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UPDATE: Senate GOP could decide this week if MI has power in deciding ‘16 presidential candidates

Update 2/12/2015:

 The Michigan Senate adopted legislation early today to establish a March 15th, 2016, Republican presidential primary.* It could position the state to join a Midwest super-primary sometimes dubbed the “Big Ten” primary.
The measures now go to the state House, where there’s some pressure to schedule the primary for March 1st, 2016.

But state Senate Elections Committee Chairman Dave Robertson (R-Grand Banc) says he has no interest in competing with the so-called “SEC” primary in southern states.

“I just want to make certain that Michigan is well-positioned and I think we will be and we are within the Midwest region to get the maximum amount of attention from the greatest number of candidates,” Robertson said following the unanimous Senate vote.

The March 1st date would be better for townships, which have local tax board hearings scheduled by law for March 15th.

Michigan would not risk party sanctions by going to March 1st, but would not be allowed to hold a winner-take-all primary that would conceivably be more attractive to presidential candidates looking to rack up as many delegates as possible.

Michigan’s current February primary date violates Republican National Committee rules by falling too close to Iowa, New Hampshire, and South Carolina.

*The primary date could also apply to the Democratic Party, but the Ds typically opt out of the primary in favor of closed caucuses.

Original Story 2/9/2015:

With no real front-runner in place, Republicans in Michigan want to be relevant in choosing their party’s nominee for President.

The Republican-controlled state Senate could vote as soon as this week to move Michigan’s 2016 winner take all presidential primary to the third Tuesday in March, potentially part of a so-called “Big 10” primary.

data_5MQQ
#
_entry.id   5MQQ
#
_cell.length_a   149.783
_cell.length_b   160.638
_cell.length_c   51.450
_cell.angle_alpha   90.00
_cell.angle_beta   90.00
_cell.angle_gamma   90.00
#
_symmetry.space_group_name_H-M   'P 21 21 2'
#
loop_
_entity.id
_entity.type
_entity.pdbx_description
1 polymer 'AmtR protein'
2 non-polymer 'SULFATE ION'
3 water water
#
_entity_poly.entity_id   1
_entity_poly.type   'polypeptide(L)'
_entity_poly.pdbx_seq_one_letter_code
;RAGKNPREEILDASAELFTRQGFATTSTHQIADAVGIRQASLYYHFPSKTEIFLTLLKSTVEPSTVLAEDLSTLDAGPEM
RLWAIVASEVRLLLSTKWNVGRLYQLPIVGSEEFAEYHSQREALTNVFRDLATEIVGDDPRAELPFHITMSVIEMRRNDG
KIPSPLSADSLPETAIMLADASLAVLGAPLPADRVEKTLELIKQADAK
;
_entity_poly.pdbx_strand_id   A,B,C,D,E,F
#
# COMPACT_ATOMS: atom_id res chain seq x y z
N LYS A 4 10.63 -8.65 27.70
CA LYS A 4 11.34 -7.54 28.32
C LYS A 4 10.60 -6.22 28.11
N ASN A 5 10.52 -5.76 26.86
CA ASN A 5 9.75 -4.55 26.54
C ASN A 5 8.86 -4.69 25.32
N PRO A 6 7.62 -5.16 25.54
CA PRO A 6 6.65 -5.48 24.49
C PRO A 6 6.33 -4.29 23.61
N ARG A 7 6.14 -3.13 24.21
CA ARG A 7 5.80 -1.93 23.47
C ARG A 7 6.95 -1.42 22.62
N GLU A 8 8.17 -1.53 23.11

The theory is that a regional “Big 10” Super Tuesday primary would be the final leg of a sort of political trifecta.

Iowa, New Hampshire and South Carolina would go first and do their traditional early winnowing of the field. Then the so-called SEC primary, made up of southern states, would knock the possibilities to just a final few candidates. And, then, in theory, the attention would turn to the Midwest, where the nomination would get wrapped up.

The “Big 10” primary could be made up of eight, ten, maybe even a dozen neighboring states.

There’s certainly the possibility that a state, an Ohio for example, might opt to make an independent bid for influence (because Ohio just doesn’t get enough attention in presidential elections) but, again, the theory is, the more states that are voting on one day, the more power they’d have.

There are only a few ways for states to stand out during the primaries. One way is to schedule the election as early as possible. That’s why Iowa and New Hampshire, South Carolina and Florida, so fiercely guard their first-in-the-nation status.

National Party rules severely sanction states that try to go too early on the calendar. Like Michigan did in the last cycle. Right now, the state GOP faces the loss of almost all its national convention delegates if it doesn’t move the date back. And the Republican National Committee says, this time we mean it. We really will sanction you.

The University of Virginia’s Center for Politics’ respected “Crystal Ball” says the path to the presidency may very well run through the Midwest, which is why they put Wisconsin Governor Scott Walker in their top tier of Republican presidential prospects.

Jeb Bush, who was just in Michigan last week to speak at the Detroit Economic Club, is on the list too. He was in the city making the case for support in the 2016 GOP primary or, maybe even, to try and put Michigan in play in the general.

But, some Republicans are also saying Michigan is such a blue state in presidential elections, that the primary is where we’ll have the biggest impact because, once the summer of ‘16 is on us, it’s going to be all about the battleground states.

Zoe Clark is Michigan Public's Political Director. In this role, Clark guides coverage of the state Capitol, elections, and policy debates.
Rick Pluta is Senior Capitol Correspondent for the Michigan Public Radio Network. He has been covering Michigan’s Capitol, government, and politics since 1987.
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